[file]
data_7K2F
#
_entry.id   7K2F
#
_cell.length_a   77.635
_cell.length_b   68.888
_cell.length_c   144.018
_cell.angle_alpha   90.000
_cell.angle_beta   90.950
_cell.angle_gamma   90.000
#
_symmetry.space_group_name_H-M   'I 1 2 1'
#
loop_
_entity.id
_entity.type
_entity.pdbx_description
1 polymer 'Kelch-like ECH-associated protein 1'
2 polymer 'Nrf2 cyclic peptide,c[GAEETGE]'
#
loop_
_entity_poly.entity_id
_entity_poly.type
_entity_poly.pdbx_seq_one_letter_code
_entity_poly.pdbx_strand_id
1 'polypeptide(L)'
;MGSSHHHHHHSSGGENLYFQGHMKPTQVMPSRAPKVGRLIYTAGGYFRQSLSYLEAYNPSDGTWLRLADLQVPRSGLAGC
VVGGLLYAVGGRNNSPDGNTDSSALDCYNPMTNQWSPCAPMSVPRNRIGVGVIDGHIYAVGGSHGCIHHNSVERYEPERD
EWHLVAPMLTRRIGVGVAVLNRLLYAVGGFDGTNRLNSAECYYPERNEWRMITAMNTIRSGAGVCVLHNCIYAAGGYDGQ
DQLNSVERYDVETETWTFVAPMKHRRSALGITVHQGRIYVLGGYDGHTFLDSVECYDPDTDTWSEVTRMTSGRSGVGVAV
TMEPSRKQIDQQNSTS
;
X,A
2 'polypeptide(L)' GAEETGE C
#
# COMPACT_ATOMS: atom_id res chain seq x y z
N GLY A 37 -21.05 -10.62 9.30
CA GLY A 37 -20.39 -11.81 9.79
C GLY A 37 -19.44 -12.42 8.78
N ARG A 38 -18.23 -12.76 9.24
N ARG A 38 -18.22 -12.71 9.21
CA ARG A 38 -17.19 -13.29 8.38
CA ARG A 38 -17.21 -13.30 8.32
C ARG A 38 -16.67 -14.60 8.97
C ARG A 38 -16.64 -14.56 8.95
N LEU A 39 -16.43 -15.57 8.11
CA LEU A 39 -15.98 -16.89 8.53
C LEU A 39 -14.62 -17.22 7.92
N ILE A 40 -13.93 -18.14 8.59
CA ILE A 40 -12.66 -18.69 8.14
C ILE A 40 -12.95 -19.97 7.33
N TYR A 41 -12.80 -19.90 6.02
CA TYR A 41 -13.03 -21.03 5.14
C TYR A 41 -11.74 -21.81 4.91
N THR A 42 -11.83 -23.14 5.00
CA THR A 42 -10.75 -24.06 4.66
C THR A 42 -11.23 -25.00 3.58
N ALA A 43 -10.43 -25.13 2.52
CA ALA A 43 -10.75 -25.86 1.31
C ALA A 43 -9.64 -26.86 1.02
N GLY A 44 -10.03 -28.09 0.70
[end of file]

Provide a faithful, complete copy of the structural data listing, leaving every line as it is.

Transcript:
data_7K2F
#
_entry.id   7K2F
#
_cell.length_a   77.635
_cell.length_b   68.888
_cell.length_c   144.018
_cell.angle_alpha   90.000
_cell.angle_beta   90.950
_cell.angle_gamma   90.000
#
_symmetry.space_group_name_H-M   'I 1 2 1'
#
loop_
_entity.id
_entity.type
_entity.pdbx_description
1 polymer 'Kelch-like ECH-associated protein 1'
2 polymer 'Nrf2 cyclic peptide,c[GAEETGE]'
#
loop_
_entity_poly.entity_id
_entity_poly.type
_entity_poly.pdbx_seq_one_letter_code
_entity_poly.pdbx_strand_id
1 'polypeptide(L)'
;MGSSHHHHHHSSGGENLYFQGHMKPTQVMPSRAPKVGRLIYTAGGYFRQSLSYLEAYNPSDGTWLRLADLQVPRSGLAGC
VVGGLLYAVGGRNNSPDGNTDSSALDCYNPMTNQWSPCAPMSVPRNRIGVGVIDGHIYAVGGSHGCIHHNSVERYEPERD
EWHLVAPMLTRRIGVGVAVLNRLLYAVGGFDGTNRLNSAECYYPERNEWRMITAMNTIRSGAGVCVLHNCIYAAGGYDGQ
DQLNSVERYDVETETWTFVAPMKHRRSALGITVHQGRIYVLGGYDGHTFLDSVECYDPDTDTWSEVTRMTSGRSGVGVAV
TMEPSRKQIDQQNSTS
;
X,A
2 'polypeptide(L)' GAEETGE C
#
# COMPACT_ATOMS: atom_id res chain seq x y z
N GLY A 37 -21.05 -10.62 9.30
CA GLY A 37 -20.39 -11.81 9.79
C GLY A 37 -19.44 -12.42 8.78
N ARG A 38 -18.23 -12.76 9.24
N ARG A 38 -18.22 -12.71 9.21
CA ARG A 38 -17.19 -13.29 8.38
CA ARG A 38 -17.21 -13.30 8.32
C ARG A 38 -16.67 -14.60 8.97
C ARG A 38 -16.64 -14.56 8.95
N LEU A 39 -16.43 -15.57 8.11
CA LEU A 39 -15.98 -16.89 8.53
C LEU A 39 -14.62 -17.22 7.92
N ILE A 40 -13.93 -18.14 8.59
CA ILE A 40 -12.66 -18.69 8.14
C ILE A 40 -12.95 -19.97 7.33
N TYR A 41 -12.80 -19.90 6.02
CA TYR A 41 -13.03 -21.03 5.14
C TYR A 41 -11.74 -21.81 4.91
N THR A 42 -11.83 -23.14 5.00
CA THR A 42 -10.75 -24.06 4.66
C THR A 42 -11.23 -25.00 3.58
N ALA A 43 -10.43 -25.13 2.52
CA ALA A 43 -10.75 -25.86 1.31
C ALA A 43 -9.64 -26.86 1.02
N GLY A 44 -10.03 -28.09 0.70